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Wednesday June

  • 2012
  • 13

Fiduciary's Lament: Our retirement plan is free, how can I be paying too much?

by Martin Suechting in Total Rewards
Everybody likes to get a good deal, or at least think they are getting a good deal, right? It follows that if your retirement plan is 'free', then you are getting a good deal, right?

Wrong! Just ask the folks at the big power and engineering company ABB Group. In a recent court decision, the Company was fined over $35 million for, in part, failing to perform their fiduciary duty and monitor the fees paid by the plan. Fidelity Investments was also required to pay $1.7M to the plan.

The court held, among other things, that ABB failed to monitor its investment costs because they never calculated amounts paid to Fidelity through revenue sharing payments, and also by ignoring third party advice that revenue sharing exceeded market rates. ABB breached its fiduciary duty by failing to consider the plan's asset size, and to negotiate lower fees for plan participants, as required by its investment policy. In addition, ABB, Inc. and the benefits committee violated their ERISA fiduciary duty by having the 401(k) plan essentially subsidize costs like recordkeeping and payroll services for its health and pension plans.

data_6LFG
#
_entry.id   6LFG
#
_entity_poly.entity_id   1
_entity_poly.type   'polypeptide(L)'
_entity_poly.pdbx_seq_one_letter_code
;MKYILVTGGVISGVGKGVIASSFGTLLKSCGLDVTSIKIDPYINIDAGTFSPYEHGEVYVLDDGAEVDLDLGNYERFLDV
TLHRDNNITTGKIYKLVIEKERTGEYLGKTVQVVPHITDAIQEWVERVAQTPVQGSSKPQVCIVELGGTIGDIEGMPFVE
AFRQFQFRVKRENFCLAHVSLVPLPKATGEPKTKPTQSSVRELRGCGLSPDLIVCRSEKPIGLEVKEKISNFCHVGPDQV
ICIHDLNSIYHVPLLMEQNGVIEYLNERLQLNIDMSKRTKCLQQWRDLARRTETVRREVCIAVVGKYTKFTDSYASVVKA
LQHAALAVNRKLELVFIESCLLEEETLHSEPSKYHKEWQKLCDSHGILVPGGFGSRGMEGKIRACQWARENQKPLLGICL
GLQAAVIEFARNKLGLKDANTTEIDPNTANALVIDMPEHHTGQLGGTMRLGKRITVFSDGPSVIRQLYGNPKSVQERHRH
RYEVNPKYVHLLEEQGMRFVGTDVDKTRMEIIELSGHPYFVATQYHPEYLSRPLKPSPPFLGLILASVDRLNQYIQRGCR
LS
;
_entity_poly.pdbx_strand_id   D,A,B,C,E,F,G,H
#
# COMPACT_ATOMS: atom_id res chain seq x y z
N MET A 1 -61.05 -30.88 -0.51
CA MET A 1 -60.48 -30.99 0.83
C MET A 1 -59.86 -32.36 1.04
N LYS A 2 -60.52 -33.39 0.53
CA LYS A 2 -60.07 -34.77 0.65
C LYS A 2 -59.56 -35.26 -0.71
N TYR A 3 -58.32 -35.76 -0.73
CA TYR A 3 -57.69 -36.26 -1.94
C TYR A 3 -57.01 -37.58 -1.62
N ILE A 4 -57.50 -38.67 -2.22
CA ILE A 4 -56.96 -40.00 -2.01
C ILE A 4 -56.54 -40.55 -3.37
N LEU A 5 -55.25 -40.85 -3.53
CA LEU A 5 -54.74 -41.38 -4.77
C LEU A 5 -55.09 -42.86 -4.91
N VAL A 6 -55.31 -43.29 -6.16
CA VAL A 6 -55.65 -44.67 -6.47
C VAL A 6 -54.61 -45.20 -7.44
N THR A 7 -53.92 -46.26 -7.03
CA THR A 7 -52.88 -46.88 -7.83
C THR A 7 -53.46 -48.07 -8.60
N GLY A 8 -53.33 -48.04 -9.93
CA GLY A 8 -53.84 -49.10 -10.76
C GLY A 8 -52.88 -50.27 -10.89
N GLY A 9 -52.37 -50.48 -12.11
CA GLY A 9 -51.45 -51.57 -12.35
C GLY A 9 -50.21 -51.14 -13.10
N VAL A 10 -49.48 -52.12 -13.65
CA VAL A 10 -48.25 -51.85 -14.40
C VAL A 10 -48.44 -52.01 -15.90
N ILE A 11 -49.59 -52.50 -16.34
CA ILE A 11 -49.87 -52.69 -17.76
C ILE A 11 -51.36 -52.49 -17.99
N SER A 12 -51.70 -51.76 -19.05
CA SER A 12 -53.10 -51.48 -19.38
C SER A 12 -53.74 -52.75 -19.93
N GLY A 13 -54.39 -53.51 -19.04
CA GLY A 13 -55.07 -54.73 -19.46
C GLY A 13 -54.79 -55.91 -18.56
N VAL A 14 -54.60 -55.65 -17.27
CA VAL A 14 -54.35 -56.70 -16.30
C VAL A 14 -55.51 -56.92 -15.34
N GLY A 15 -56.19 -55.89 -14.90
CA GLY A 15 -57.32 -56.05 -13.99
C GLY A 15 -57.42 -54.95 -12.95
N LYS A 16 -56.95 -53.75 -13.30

While the case may be appealed by ABB and/or Fidelity, it is important to think carefully about the case and the decisions reached by the judge. Plan sponsors and their benefit committees - anyone who is a fiduciary with respect to the plan - should pay careful attention to costs and document what they think is reasonable. Because all plans are different (assets, number of participants, nature of workforce, etc.) the Department of Labor uses a 'reasonableness' standard which is deliberately vague.

So how do you, as a plan fiduciary, determine what is reasonable? First, the new fee disclosure regulations, effective July 1 this year, will be a big help. However, the best tool is an independent evaluation of all costs, services, and revenue sharing arrangements. This data can be benchmarked against other similar plans and fiduciaries can determine where they stand. Most investment service providers, unless they are signed on as a fiduciary, will probably not come to you and ask to you lower their compensation. So come to us - and find out if they should.